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How To Talk With Your Parents About Estate Planning

As parents age, a paradigm shift occurs. As children, we look to our parents for everything but as adults, we find our parents looking to us for help. Talking to our parents about making an estate plan is an important step in life, but we must recognize that it can be a really scary and uncomfortable topic. And, if they’ve never worked with a lawyer, getting the help of one to make sure their estate plan is valid and accurately reflects their needs can feel intimidating if they’re uninformed. Removing those emotional blocks begins with encouragement and a reminder that the result is not only well worth the effort but also the shortest path to finding peace of mind. Here are some tips to get the dialogue started.

1. Coordinate with your siblings, if you have some.

If you have siblings or other affected relatives, speak with them first so everyone is on the same page before you collectively approach your parents. This not only avoids confusion and closes any existing communication gaps, but it is also helpful in preventing future misunderstandings or the inadvertent exclusion of anyone important to the discussion.

2. Address the elephant in the room!

Acknowledge that you understand that it’s a difficult subject matter, but that starting the conversation now will lead to solutions that bring both peace of mind and an organized strategic approach that protects them and the entire family. You can say this: "Mom and Dad, we know there are other things that are way more fun to talk about, but let's get this going so you can rest easy that things are taken care of the way you want and that no one can make that decision for you." Sometimes, just coming out with it is the best way to say it!

3. Prepare a list of questions or topics.

Have a prepared short list of questions to guide the discussion. Each person may surely raise additional questions but opening with a few of the more pressing topics is a great starting point. These may include:

Who should be the primary decision-maker for healthcare issues? If you have brothers and sisters and one or more of them are in a healthcare profession, it might be easy to identify and designate that person with the relevant professional education or experience to handle all of the health and medical decisions.

Which one of the adult children should take the lead in managing financial or business matters? One of you might be the most levelheaded or are already experienced in assisting your parent or parents with business issues. If it becomes apparent that several people might be right for this position, it could be even more reassuring to assign a primary person with the others serving as backups. Again, these questions are often quick and easy to answer when considered ahead of time. It also helps to address whether it is more beneficial to divide and conquer by splitting up the duties or delegating all the responsibilities to the most capable and willing person among the group.

What financial resources exist and would be available to support your parents’ retirement, or even their incapacity? This is one of the most important topics since it involves money and raises the need to examine the realities of their particular circumstances. No situation is perfect but a great place to start is to brainstorm some potentially available options which might reveal some new possibilities for making arrangements that would otherwise seem unlikely or unavailable. Oftentimes, one of the most wrenching and difficult problems that arises is when sudden illness or injury leaves a parent incapacitated, and in those critical first moments, no one has a clue as to how or where the money will come from to pay for their care, treatment, living arrangements, and other necessities. Another unfortunate truth is that if someone you love suffers a medical event and receives treatment in a hospital, once their condition improves beyond the initial emergency, they can be discharged from the hospital, yet still far from recovery. Where will they go, what resources will they need, and who will care for them? This is among the most critical issues that must be addressed in your discussions.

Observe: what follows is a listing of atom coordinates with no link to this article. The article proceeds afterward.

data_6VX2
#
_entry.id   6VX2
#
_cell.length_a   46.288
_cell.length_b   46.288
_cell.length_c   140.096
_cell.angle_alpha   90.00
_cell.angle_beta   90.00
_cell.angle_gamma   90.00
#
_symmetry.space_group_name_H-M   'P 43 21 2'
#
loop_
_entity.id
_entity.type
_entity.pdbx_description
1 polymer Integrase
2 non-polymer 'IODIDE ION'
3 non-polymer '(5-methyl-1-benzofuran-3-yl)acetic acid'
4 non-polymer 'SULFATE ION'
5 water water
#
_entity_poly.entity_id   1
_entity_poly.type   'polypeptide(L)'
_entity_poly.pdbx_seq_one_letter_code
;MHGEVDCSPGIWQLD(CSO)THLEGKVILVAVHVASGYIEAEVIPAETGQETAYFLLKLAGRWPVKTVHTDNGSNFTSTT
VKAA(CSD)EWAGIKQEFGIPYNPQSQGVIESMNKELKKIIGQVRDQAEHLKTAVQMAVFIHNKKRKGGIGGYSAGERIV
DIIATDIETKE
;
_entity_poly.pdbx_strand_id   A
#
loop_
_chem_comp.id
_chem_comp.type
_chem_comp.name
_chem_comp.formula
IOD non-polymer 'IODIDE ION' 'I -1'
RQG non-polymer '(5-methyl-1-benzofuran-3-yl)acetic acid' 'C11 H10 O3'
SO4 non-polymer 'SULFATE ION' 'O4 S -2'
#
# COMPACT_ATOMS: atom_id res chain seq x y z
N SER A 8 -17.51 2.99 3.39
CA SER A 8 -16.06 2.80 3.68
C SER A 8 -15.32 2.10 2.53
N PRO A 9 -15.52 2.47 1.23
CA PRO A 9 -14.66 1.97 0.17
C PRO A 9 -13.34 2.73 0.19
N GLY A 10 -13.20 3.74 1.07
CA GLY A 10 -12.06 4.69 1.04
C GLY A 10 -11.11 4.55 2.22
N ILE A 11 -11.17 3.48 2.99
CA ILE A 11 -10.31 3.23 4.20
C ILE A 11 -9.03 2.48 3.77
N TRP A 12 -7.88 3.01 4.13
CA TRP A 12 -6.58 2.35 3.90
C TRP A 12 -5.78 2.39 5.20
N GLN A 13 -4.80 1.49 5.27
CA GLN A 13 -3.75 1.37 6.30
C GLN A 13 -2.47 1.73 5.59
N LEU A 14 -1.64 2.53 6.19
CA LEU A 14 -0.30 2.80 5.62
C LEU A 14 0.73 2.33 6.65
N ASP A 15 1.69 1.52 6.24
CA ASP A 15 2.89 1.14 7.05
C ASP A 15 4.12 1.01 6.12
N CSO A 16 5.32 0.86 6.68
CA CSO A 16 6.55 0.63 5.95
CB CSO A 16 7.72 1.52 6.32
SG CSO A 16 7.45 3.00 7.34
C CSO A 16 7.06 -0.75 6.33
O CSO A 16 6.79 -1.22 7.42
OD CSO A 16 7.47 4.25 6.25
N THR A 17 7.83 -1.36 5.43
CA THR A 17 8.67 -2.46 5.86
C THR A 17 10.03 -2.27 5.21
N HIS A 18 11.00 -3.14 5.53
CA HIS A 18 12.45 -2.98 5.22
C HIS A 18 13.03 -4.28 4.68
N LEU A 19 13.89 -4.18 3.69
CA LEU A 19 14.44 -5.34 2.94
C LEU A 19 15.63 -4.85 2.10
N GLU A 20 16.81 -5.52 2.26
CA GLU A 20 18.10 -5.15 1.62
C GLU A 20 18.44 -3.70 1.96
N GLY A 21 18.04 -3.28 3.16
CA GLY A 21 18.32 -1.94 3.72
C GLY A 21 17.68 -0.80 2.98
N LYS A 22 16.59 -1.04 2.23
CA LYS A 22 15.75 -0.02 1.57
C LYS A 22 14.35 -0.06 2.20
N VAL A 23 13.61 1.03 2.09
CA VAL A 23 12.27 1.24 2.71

Would they be comfortable to make one of the children an authorized signatory on one of the bank accounts to be used only in the event of extreme emergency? What about final arrangements and their preference for organ donation, or funeral decisions? The key to building a great estate plan starts with asking these practical questions.

4. Reassure them that the process is for their benefit.

Emphasize that you’re not prematurely or selfishly laying claim to their assets, but that your concerns rest solely in helping them to create a logical plan of action that serves and protects their well-being and their assets, both during their lifetime and after their death. These are the people who raised you and took care of you. Reassure then that this process is about taking care of them.

5. Remind them they are not alone and that making a plan empowers their wishes, not the default rules that the courts will apply in the absence of a plan.

Emphasize that you’re all in this together and that working as a team is the surest way to facilitate their personal preferences and wishes, not leaving these important decisions to chance and the default rules of the state that courts will apply in the absence of a clear and carefully considered estate plan. Let them know that you’re motivated to help them take advantage of all the tools and resources available to them as well as preserving their decision-making power.

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